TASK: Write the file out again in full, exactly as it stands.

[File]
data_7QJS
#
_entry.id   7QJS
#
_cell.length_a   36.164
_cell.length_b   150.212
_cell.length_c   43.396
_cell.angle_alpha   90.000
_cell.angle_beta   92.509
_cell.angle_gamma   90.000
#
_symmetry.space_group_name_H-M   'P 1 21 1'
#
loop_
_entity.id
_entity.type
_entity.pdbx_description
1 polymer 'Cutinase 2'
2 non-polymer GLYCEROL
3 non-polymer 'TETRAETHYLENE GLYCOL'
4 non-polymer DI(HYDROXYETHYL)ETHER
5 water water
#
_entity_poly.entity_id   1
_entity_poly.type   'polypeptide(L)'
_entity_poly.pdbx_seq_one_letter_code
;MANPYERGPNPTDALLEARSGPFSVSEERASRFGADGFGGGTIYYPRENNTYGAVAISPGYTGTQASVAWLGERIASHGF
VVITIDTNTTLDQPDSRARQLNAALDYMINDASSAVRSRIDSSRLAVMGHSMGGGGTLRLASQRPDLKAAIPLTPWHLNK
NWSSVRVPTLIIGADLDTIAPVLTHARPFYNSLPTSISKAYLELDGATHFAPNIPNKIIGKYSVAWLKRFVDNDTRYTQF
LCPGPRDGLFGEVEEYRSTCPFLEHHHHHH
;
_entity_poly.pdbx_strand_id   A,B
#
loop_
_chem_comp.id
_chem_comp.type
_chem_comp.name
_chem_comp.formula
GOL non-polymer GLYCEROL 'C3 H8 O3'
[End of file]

data_7QJS
#
_entry.id   7QJS
#
_cell.length_a   36.164
_cell.length_b   150.212
_cell.length_c   43.396
_cell.angle_alpha   90.000
_cell.angle_beta   92.509
_cell.angle_gamma   90.000
#
_symmetry.space_group_name_H-M   'P 1 21 1'
#
loop_
_entity.id
_entity.type
_entity.pdbx_description
1 polymer 'Cutinase 2'
2 non-polymer GLYCEROL
3 non-polymer 'TETRAETHYLENE GLYCOL'
4 non-polymer DI(HYDROXYETHYL)ETHER
5 water water
#
_entity_poly.entity_id   1
_entity_poly.type   'polypeptide(L)'
_entity_poly.pdbx_seq_one_letter_code
;MANPYERGPNPTDALLEARSGPFSVSEERASRFGADGFGGGTIYYPRENNTYGAVAISPGYTGTQASVAWLGERIASHGF
VVITIDTNTTLDQPDSRARQLNAALDYMINDASSAVRSRIDSSRLAVMGHSMGGGGTLRLASQRPDLKAAIPLTPWHLNK
NWSSVRVPTLIIGADLDTIAPVLTHARPFYNSLPTSISKAYLELDGATHFAPNIPNKIIGKYSVAWLKRFVDNDTRYTQF
LCPGPRDGLFGEVEEYRSTCPFLEHHHHHH
;
_entity_poly.pdbx_strand_id   A,B
#
loop_
_chem_comp.id
_chem_comp.type
_chem_comp.name
_chem_comp.formula
GOL non-polymer GLYCEROL 'C3 H8 O3'